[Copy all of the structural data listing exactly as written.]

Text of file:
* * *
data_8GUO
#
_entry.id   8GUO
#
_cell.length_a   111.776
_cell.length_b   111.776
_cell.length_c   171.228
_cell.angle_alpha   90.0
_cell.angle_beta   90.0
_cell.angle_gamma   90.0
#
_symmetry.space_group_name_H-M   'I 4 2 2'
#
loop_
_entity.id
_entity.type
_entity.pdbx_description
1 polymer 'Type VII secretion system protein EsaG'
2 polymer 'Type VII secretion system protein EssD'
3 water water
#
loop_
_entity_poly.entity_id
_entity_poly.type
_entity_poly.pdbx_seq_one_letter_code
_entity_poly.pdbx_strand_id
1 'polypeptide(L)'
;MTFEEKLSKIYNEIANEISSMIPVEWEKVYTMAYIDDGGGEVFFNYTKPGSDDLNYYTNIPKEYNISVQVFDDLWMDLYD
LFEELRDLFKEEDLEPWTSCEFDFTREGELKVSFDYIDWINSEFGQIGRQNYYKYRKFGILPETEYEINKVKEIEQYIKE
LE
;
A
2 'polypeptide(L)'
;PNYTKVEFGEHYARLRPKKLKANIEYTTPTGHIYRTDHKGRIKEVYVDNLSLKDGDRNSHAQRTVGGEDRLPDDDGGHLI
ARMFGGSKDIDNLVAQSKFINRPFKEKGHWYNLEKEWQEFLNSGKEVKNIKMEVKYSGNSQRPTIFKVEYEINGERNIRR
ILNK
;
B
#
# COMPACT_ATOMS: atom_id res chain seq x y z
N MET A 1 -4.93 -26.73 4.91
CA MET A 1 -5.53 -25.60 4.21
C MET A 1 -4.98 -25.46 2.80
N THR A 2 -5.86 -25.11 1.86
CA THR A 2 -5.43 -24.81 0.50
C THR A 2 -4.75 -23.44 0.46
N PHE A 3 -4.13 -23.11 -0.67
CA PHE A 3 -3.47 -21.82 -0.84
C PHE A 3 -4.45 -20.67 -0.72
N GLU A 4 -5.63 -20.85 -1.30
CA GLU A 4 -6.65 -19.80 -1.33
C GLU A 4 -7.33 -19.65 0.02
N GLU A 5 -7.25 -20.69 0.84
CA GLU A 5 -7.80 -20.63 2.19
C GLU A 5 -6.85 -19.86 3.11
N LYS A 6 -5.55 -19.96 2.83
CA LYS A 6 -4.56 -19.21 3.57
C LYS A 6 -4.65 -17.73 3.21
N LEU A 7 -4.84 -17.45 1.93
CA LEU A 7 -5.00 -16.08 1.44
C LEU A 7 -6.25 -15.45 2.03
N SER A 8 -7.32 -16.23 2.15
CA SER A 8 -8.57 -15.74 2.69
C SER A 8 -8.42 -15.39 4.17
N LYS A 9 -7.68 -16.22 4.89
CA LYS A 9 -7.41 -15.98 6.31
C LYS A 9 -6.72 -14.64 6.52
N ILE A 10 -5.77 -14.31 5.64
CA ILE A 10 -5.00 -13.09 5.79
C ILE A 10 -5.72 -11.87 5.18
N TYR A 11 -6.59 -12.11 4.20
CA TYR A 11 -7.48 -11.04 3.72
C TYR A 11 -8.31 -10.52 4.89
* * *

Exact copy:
data_8GUO
#
_entry.id   8GUO
#
_cell.length_a   111.776
_cell.length_b   111.776
_cell.length_c   171.228
_cell.angle_alpha   90.0
_cell.angle_beta   90.0
_cell.angle_gamma   90.0
#
_symmetry.space_group_name_H-M   'I 4 2 2'
#
loop_
_entity.id
_entity.type
_entity.pdbx_description
1 polymer 'Type VII secretion system protein EsaG'
2 polymer 'Type VII secretion system protein EssD'
3 water water
#
loop_
_entity_poly.entity_id
_entity_poly.type
_entity_poly.pdbx_seq_one_letter_code
_entity_poly.pdbx_strand_id
1 'polypeptide(L)'
;MTFEEKLSKIYNEIANEISSMIPVEWEKVYTMAYIDDGGGEVFFNYTKPGSDDLNYYTNIPKEYNISVQVFDDLWMDLYD
LFEELRDLFKEEDLEPWTSCEFDFTREGELKVSFDYIDWINSEFGQIGRQNYYKYRKFGILPETEYEINKVKEIEQYIKE
LE
;
A
2 'polypeptide(L)'
;PNYTKVEFGEHYARLRPKKLKANIEYTTPTGHIYRTDHKGRIKEVYVDNLSLKDGDRNSHAQRTVGGEDRLPDDDGGHLI
ARMFGGSKDIDNLVAQSKFINRPFKEKGHWYNLEKEWQEFLNSGKEVKNIKMEVKYSGNSQRPTIFKVEYEINGERNIRR
ILNK
;
B
#
# COMPACT_ATOMS: atom_id res chain seq x y z
N MET A 1 -4.93 -26.73 4.91
CA MET A 1 -5.53 -25.60 4.21
C MET A 1 -4.98 -25.46 2.80
N THR A 2 -5.86 -25.11 1.86
CA THR A 2 -5.43 -24.81 0.50
C THR A 2 -4.75 -23.44 0.46
N PHE A 3 -4.13 -23.11 -0.67
CA PHE A 3 -3.47 -21.82 -0.84
C PHE A 3 -4.45 -20.67 -0.72
N GLU A 4 -5.63 -20.85 -1.30
CA GLU A 4 -6.65 -19.80 -1.33
C GLU A 4 -7.33 -19.65 0.02
N GLU A 5 -7.25 -20.69 0.84
CA GLU A 5 -7.80 -20.63 2.19
C GLU A 5 -6.85 -19.86 3.11
N LYS A 6 -5.55 -19.96 2.83
CA LYS A 6 -4.56 -19.21 3.57
C LYS A 6 -4.65 -17.73 3.21
N LEU A 7 -4.84 -17.45 1.93
CA LEU A 7 -5.00 -16.08 1.44
C LEU A 7 -6.25 -15.45 2.03
N SER A 8 -7.32 -16.23 2.15
CA SER A 8 -8.57 -15.74 2.69
C SER A 8 -8.42 -15.39 4.17
N LYS A 9 -7.68 -16.22 4.89
CA LYS A 9 -7.41 -15.98 6.31
C LYS A 9 -6.72 -14.64 6.52
N ILE A 10 -5.77 -14.31 5.64
CA ILE A 10 -5.00 -13.09 5.79
C ILE A 10 -5.72 -11.87 5.18
N TYR A 11 -6.59 -12.11 4.20
CA TYR A 11 -7.48 -11.04 3.72
C TYR A 11 -8.31 -10.52 4.89